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  • 1.
    Lassenius, Oona
    et al.
    Mälardalen University, School of Health, Care and Social Welfare, Health and Welfare.
    Arman, Maria
    Karolinska Institutet, Department of Neurobiology.
    Söderlund, Anne
    Mälardalen University, School of Health, Care and Social Welfare, Health and Welfare.
    Åkerlind, Ingemar
    Mälardalen University, School of Health, Care and Social Welfare, Health and Welfare.
    Wiklund Gustin, Lena
    Mälardalen University, School of Health, Care and Social Welfare, Health and Welfare. Narvik University College.
    Moving toward Reclaiming Life: Lived Experiences of Being Physically Active Among Persons with Psychiatric Disabilities2013In: Issues in Mental Health Nursing, ISSN 0161-2840, E-ISSN 1096-4673, Vol. 34, no 10, p. 739-746Article in journal (Refereed)
    Abstract [en]

    There is abundant documentation in research about the significant relationship between physical activity and mental health, but there is still more to be learned about what can enhance motivation to become more physically active. Fourteen persons with psychiatric disabilities were interviewed about their experiences of being physically active, and data was analyzed using a phenomenologicalhermeneutic method. Five themes emerged: Capability for Living, Liberation from a Heavy Mind, Companionship in Being in Motion, Longing for Living One’s Life, and Struggling with Limitations. The interpreted meaning of being physically active was to be moving toward reclaiming one’s life.

  • 2.
    Lassenius, Oona
    et al.
    Karolinska Institutet, Sweden.
    Arman, Maria
    Karolinska Institutet, Sweden.
    Wiklund-Gustin, Lena
    Mälardalen University, School of Health, Care and Social Welfare, Health and Welfare.
    Söderlund, Anne
    Mälardalen University, School of Health, Care and Social Welfare.
    Exploring the significance of interactive video games for physical activity among persons with psychiatric disabilities using experimental single case designManuscript (preprint) (Other academic)
    Abstract [en]

    Problem: Persons with psychiatric disabilities exhibit low levels of physical activity, which is a known general health risk factor. Nonetheless, physical activity is used far too little as health promotion in mental health care. Interactive video games are an emerging technology that can be used to increase physical activity levels. This study primarily aimed at exploring the significance of these games as a way to promote physical activity and health among persons with psychiatric disabilities.

    Method: Two participants played the interactive video game during an intervention for a period of 15 weeks. The study was conducted as a pilot study with a single case design and with an applied mixed methods approach.

    Results: Both participants increased their playing time during the intervention, and playing the game was experienced as fun, stimulating, and evolving. Through the challenge that the game provided, the participants’ motivation to continue playing seemed to be reinforced. Playing the game was found to strengthen the participants’ sense of capability and provided an experience of companionship with oneself.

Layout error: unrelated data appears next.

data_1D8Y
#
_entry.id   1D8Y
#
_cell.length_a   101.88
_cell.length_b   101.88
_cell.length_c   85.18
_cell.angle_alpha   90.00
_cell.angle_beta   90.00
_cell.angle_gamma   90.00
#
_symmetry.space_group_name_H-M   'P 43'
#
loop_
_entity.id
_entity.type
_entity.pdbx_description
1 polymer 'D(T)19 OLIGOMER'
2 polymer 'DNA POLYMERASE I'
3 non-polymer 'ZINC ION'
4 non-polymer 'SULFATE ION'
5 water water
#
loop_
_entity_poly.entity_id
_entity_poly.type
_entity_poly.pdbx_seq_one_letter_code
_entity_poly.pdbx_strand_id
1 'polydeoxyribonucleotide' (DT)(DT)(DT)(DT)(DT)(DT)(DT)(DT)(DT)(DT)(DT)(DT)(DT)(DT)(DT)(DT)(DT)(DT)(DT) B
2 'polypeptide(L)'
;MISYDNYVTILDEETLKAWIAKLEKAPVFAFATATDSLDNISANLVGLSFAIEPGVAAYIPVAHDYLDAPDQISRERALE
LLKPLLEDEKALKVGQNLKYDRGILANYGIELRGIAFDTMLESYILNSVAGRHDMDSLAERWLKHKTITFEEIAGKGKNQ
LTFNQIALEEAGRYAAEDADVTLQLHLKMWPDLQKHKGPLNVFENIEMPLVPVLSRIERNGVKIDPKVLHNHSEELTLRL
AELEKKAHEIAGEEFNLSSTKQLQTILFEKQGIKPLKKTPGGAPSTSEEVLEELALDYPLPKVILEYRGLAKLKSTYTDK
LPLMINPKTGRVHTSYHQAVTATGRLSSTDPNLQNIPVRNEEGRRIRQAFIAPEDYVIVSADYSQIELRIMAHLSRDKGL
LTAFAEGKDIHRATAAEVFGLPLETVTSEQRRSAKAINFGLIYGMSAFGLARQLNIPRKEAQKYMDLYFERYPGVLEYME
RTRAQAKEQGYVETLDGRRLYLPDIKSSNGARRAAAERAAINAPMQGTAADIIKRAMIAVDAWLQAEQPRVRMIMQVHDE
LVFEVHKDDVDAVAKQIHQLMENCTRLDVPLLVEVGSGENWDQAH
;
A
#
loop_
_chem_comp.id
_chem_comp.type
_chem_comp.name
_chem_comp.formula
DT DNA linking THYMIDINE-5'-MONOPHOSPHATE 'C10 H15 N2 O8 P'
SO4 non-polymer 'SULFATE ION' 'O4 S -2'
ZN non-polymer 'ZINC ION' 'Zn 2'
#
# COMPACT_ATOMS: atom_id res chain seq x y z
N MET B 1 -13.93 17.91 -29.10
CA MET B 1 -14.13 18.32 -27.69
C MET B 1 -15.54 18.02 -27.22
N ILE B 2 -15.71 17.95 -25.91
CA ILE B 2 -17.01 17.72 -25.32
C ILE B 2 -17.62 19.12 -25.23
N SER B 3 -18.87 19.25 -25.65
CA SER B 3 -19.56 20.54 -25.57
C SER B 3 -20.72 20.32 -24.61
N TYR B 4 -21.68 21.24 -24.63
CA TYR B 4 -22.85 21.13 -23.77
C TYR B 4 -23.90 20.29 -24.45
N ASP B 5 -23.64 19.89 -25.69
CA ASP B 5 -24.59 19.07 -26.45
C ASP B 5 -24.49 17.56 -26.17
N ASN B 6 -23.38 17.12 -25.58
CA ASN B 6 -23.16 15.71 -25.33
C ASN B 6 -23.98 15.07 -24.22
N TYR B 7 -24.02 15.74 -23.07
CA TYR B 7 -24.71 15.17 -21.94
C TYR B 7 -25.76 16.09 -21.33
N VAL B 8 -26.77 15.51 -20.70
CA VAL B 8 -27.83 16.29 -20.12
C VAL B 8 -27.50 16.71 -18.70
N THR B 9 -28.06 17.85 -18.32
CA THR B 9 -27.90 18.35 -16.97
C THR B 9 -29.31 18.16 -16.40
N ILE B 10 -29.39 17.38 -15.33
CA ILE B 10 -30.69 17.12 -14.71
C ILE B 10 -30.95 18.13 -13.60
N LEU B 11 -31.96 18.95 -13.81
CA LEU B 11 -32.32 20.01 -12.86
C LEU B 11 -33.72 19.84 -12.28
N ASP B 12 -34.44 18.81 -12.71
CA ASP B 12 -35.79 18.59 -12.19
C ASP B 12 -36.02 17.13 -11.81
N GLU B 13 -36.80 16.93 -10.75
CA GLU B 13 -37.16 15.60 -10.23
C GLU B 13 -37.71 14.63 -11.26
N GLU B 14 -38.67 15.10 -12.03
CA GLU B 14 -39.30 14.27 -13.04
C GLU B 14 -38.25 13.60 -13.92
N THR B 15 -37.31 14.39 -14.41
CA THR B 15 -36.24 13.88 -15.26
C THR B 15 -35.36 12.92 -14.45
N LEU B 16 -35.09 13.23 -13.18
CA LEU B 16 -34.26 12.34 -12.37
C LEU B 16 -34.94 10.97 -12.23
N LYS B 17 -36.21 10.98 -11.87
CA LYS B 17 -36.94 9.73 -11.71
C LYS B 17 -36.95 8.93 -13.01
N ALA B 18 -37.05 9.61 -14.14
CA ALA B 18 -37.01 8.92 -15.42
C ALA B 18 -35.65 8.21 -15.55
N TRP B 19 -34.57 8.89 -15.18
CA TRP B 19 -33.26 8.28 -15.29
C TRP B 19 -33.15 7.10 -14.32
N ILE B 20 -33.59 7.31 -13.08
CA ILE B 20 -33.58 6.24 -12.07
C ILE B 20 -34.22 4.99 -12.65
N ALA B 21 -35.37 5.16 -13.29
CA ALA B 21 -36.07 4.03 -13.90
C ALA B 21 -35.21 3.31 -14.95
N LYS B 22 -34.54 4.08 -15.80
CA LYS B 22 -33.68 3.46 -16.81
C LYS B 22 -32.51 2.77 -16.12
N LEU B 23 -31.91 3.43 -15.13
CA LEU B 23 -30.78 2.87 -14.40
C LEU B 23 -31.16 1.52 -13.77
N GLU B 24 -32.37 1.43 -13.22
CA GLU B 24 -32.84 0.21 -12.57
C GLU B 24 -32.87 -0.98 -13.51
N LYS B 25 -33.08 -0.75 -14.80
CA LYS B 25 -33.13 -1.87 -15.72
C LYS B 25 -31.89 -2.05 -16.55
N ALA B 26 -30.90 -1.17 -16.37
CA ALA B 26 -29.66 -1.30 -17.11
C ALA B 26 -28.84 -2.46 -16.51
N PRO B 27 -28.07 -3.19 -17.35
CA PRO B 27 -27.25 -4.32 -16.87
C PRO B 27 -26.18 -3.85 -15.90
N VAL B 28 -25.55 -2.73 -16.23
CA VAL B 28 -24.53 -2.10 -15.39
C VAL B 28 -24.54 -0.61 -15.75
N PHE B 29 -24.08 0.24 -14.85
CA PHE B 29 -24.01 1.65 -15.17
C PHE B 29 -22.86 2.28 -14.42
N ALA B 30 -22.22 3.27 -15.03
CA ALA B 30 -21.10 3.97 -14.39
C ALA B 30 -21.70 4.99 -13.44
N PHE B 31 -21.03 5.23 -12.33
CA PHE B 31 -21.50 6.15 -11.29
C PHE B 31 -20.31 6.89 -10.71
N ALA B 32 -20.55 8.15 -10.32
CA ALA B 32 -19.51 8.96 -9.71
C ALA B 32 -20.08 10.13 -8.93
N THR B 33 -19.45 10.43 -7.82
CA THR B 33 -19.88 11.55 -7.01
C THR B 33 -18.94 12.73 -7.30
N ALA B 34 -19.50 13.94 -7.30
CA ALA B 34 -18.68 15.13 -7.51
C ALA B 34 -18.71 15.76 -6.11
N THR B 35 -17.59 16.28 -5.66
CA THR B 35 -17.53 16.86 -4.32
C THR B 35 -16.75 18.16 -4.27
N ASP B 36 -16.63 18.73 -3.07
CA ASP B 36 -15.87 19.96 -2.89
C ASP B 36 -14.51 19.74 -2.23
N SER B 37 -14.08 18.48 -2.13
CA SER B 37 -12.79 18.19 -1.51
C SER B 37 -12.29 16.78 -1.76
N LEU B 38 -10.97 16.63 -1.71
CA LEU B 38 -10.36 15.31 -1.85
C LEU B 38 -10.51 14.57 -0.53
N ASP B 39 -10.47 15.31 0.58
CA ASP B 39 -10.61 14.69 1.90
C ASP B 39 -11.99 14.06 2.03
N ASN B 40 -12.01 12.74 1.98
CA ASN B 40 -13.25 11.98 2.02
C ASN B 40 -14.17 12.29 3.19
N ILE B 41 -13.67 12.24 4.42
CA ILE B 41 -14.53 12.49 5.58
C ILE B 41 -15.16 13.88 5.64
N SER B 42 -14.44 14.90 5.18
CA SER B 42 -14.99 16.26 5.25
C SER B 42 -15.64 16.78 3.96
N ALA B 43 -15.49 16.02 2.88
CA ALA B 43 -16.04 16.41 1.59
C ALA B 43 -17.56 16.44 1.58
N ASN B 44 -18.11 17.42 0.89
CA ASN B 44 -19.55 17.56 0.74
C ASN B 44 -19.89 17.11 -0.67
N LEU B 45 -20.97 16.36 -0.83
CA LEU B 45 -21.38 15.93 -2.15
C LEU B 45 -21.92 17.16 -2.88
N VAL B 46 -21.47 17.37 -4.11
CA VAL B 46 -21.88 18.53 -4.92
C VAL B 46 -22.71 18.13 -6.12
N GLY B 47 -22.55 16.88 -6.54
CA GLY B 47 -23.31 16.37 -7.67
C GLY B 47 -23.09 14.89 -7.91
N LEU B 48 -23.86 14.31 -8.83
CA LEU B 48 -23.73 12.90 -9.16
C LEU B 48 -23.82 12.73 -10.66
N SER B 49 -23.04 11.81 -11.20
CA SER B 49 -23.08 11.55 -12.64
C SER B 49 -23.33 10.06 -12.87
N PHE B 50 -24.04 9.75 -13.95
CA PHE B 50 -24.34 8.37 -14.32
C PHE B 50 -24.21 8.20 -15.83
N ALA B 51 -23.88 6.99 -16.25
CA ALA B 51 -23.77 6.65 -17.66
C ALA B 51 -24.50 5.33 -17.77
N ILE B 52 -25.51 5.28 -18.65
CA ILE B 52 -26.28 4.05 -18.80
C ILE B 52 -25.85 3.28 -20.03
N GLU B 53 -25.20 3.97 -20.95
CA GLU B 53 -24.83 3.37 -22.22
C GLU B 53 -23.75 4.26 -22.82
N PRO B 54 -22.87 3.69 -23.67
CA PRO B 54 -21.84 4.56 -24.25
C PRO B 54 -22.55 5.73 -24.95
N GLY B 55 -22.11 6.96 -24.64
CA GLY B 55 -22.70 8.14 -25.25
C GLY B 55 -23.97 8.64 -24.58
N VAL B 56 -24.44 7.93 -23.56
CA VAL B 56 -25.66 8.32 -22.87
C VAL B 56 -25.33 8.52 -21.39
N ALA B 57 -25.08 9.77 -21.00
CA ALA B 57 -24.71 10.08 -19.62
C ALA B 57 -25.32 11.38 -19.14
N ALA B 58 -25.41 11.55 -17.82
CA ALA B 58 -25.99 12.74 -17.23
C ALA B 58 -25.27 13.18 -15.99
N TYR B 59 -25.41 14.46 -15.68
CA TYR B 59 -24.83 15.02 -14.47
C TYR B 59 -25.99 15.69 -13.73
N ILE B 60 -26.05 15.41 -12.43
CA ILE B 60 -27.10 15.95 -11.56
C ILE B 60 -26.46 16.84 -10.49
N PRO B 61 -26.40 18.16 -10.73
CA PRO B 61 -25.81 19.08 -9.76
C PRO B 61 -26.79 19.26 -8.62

Conclusions: Being physically active in this manner enabled experiences of evolvement and competence, which could be considered an essential driving force of recovery and reconnection with one’s own life. The technique can therefore be regarded as an enabling tool for physical activity — however, the value of the support from another human being cannot be overlooked.

  • 3.
    Lassenius, Oona Bettina
    Mälardalen University, School of Health, Care and Social Welfare, Health and Welfare. Karolinska Institutet.
    Being physically active — A bodily anchorage on the journey for recovery in mental ill-health2014Doctoral thesis, comprehensive summary (Other academic)
  • 4.
    Lassenius, Oona
    et al.
    Karolinska Institutet.
    Åkerlind, Ingemar
    Mälardalen University, School of Health, Care and Social Welfare, Health and Welfare.
    Wiklund Gustin, Lena
    Mälardalen University, School of Health, Care and Social Welfare, Health and Welfare.
    Arman, Maria
    Karolinska Institutet.
    Söderlund, Anne
    Mälardalen University, School of Health, Care and Social Welfare, Health and Welfare.
    Self-reported health and physical activity among community mental healthcare users2013In: Journal of Psychiatric and Mental Health Nursing, ISSN 1351-0126, E-ISSN 1365-2850, Vol. 20, no 1, p. 82-90Article in journal (Refereed)
    Abstract [en]

    The aim of the study was to survey the self-reported health and physical activity in a sample of community mental healthcare users in a city of Sweden. The study was conducted through a cross-sectional design with participants requested to fill out a self-report questionnaire. Participants (n =103) were persons with psychiatric disabilities living in residential psychiatric settings and/or participating in daily activities provided by community mental healthcare services. The results showed that the group is affected with serious risk factors, such as high body mass index, low rated extent and frequency of physical activity and low self-estimated general state of health. Even though some difficulties associated with the answering process of this questionnaire emerged, these self-reported results clearly confirm the fact that persons with psychiatric disabilities constitute a vulnerable group in need for health-promoting caring activities and interventions.

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